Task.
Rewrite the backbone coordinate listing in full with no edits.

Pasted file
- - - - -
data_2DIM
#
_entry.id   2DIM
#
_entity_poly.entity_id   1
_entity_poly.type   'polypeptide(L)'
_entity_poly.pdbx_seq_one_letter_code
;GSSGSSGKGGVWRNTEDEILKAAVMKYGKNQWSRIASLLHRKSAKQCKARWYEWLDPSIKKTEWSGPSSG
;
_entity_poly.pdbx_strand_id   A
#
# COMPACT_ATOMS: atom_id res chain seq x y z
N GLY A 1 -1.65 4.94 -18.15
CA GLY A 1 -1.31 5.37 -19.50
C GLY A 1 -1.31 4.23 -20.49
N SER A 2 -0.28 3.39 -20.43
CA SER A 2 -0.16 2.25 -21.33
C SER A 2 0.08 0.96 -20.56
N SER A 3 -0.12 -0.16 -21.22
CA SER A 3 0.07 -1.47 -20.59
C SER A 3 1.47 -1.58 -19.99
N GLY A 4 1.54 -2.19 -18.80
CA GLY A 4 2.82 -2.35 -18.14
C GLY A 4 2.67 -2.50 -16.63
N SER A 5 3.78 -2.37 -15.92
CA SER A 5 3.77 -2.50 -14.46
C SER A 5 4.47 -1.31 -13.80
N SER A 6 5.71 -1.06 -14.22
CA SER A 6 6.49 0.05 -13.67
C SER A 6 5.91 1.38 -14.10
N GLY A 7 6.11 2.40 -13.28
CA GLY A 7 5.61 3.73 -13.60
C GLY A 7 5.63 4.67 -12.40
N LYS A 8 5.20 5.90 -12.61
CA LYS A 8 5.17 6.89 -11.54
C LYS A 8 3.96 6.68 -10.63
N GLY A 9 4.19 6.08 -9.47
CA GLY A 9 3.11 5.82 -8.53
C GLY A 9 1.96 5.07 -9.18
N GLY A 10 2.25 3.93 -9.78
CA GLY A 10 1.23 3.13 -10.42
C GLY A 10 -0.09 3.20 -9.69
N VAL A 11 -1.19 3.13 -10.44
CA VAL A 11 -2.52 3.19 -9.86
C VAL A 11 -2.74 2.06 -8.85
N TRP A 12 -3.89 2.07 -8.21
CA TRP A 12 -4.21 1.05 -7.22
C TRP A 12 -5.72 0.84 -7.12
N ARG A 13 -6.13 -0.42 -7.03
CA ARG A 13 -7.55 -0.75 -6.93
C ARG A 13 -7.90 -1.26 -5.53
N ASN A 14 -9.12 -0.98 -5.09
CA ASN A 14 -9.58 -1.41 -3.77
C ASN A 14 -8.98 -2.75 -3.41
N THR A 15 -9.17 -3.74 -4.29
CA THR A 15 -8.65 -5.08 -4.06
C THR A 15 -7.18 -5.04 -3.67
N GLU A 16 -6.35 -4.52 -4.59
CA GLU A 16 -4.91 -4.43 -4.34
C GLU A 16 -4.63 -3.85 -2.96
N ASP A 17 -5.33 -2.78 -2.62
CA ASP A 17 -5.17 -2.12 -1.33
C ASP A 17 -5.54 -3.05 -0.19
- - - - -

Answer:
data_2DIM
#
_entry.id   2DIM
#
_entity_poly.entity_id   1
_entity_poly.type   'polypeptide(L)'
_entity_poly.pdbx_seq_one_letter_code
;GSSGSSGKGGVWRNTEDEILKAAVMKYGKNQWSRIASLLHRKSAKQCKARWYEWLDPSIKKTEWSGPSSG
;
_entity_poly.pdbx_strand_id   A
#
# COMPACT_ATOMS: atom_id res chain seq x y z
N GLY A 1 -1.65 4.94 -18.15
CA GLY A 1 -1.31 5.37 -19.50
C GLY A 1 -1.31 4.23 -20.49
N SER A 2 -0.28 3.39 -20.43
CA SER A 2 -0.16 2.25 -21.33
C SER A 2 0.08 0.96 -20.56
N SER A 3 -0.12 -0.16 -21.22
CA SER A 3 0.07 -1.47 -20.59
C SER A 3 1.47 -1.58 -19.99
N GLY A 4 1.54 -2.19 -18.80
CA GLY A 4 2.82 -2.35 -18.14
C GLY A 4 2.67 -2.50 -16.63
N SER A 5 3.78 -2.37 -15.92
CA SER A 5 3.77 -2.50 -14.46
C SER A 5 4.47 -1.31 -13.80
N SER A 6 5.71 -1.06 -14.22
CA SER A 6 6.49 0.05 -13.67
C SER A 6 5.91 1.38 -14.10
N GLY A 7 6.11 2.40 -13.28
CA GLY A 7 5.61 3.73 -13.60
C GLY A 7 5.63 4.67 -12.40
N LYS A 8 5.20 5.90 -12.61
CA LYS A 8 5.17 6.89 -11.54
C LYS A 8 3.96 6.68 -10.63
N GLY A 9 4.19 6.08 -9.47
CA GLY A 9 3.11 5.82 -8.53
C GLY A 9 1.96 5.07 -9.18
N GLY A 10 2.25 3.93 -9.78
CA GLY A 10 1.23 3.13 -10.42
C GLY A 10 -0.09 3.20 -9.69
N VAL A 11 -1.19 3.13 -10.44
CA VAL A 11 -2.52 3.19 -9.86
C VAL A 11 -2.74 2.06 -8.85
N TRP A 12 -3.89 2.07 -8.21
CA TRP A 12 -4.21 1.05 -7.22
C TRP A 12 -5.72 0.84 -7.12
N ARG A 13 -6.13 -0.42 -7.03
CA ARG A 13 -7.55 -0.75 -6.93
C ARG A 13 -7.90 -1.26 -5.53
N ASN A 14 -9.12 -0.98 -5.09
CA ASN A 14 -9.58 -1.41 -3.77
C ASN A 14 -8.98 -2.75 -3.41
N THR A 15 -9.17 -3.74 -4.29
CA THR A 15 -8.65 -5.08 -4.06
C THR A 15 -7.18 -5.04 -3.67
N GLU A 16 -6.35 -4.52 -4.59
CA GLU A 16 -4.91 -4.43 -4.34
C GLU A 16 -4.63 -3.85 -2.96
N ASP A 17 -5.33 -2.78 -2.62
CA ASP A 17 -5.17 -2.12 -1.33
C ASP A 17 -5.54 -3.05 -0.19